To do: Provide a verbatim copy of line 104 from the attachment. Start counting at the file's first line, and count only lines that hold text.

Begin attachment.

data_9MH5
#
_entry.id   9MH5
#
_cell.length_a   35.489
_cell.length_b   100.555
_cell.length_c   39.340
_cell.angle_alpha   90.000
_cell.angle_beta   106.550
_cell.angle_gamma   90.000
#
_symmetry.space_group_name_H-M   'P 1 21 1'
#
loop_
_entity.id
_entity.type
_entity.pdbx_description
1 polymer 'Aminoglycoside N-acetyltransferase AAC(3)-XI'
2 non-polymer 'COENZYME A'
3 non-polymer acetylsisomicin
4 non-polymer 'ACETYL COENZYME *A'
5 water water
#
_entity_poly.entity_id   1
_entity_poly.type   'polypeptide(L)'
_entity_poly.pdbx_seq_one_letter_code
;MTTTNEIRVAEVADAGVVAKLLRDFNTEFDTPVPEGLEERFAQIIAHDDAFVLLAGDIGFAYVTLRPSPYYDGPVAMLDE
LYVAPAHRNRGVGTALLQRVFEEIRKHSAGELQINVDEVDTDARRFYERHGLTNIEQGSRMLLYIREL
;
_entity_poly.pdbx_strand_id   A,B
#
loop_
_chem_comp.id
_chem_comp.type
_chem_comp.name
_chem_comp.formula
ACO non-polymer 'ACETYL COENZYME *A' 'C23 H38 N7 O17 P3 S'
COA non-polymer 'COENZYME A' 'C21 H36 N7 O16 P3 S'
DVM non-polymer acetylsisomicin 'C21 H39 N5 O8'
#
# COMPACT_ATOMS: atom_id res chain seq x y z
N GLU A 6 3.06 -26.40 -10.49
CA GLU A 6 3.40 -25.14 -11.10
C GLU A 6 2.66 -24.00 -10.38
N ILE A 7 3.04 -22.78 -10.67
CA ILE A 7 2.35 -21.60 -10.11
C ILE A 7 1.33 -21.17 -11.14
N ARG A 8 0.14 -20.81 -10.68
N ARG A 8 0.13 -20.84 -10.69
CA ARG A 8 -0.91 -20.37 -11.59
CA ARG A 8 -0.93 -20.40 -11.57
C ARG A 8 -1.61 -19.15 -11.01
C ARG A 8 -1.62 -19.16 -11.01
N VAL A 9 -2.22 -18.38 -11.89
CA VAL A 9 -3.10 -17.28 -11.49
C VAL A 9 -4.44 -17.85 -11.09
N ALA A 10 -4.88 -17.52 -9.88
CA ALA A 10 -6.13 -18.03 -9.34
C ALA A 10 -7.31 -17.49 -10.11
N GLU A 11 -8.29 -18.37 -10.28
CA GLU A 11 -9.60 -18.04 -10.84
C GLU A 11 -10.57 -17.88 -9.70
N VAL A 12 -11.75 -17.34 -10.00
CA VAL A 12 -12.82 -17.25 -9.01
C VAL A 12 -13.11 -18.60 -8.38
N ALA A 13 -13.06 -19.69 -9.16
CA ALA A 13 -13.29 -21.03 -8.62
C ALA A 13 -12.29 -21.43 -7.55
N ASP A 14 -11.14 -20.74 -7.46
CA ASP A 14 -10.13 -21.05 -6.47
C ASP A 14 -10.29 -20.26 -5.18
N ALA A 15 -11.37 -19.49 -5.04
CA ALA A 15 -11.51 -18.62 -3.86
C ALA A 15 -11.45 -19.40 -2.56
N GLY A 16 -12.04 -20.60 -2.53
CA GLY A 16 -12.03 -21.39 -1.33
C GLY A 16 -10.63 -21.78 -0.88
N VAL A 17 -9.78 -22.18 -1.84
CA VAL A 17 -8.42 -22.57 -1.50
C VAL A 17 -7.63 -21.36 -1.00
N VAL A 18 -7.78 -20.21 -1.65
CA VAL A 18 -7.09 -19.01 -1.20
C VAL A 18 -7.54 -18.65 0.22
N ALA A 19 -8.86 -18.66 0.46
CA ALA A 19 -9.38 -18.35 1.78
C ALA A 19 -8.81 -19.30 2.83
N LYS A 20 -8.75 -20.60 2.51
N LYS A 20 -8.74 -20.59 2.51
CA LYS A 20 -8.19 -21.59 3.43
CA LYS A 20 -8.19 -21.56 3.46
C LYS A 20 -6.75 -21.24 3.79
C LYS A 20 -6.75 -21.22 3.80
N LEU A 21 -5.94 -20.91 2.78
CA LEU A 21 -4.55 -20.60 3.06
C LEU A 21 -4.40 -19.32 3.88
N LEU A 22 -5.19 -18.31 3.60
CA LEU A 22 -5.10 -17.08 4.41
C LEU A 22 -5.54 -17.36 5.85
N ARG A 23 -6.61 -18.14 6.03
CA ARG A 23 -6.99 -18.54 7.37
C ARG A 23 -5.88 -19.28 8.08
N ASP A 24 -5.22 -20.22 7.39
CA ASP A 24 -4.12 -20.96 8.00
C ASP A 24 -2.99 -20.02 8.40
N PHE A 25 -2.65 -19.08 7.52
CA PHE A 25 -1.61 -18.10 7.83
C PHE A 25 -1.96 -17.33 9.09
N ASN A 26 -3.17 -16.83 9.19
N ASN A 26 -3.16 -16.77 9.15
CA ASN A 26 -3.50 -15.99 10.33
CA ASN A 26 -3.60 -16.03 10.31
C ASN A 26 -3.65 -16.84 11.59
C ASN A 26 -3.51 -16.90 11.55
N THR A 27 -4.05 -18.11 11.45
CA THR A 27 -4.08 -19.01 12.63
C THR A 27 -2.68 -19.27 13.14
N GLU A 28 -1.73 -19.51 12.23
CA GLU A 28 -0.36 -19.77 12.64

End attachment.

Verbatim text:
C ASP A 24 -2.99 -20.02 8.40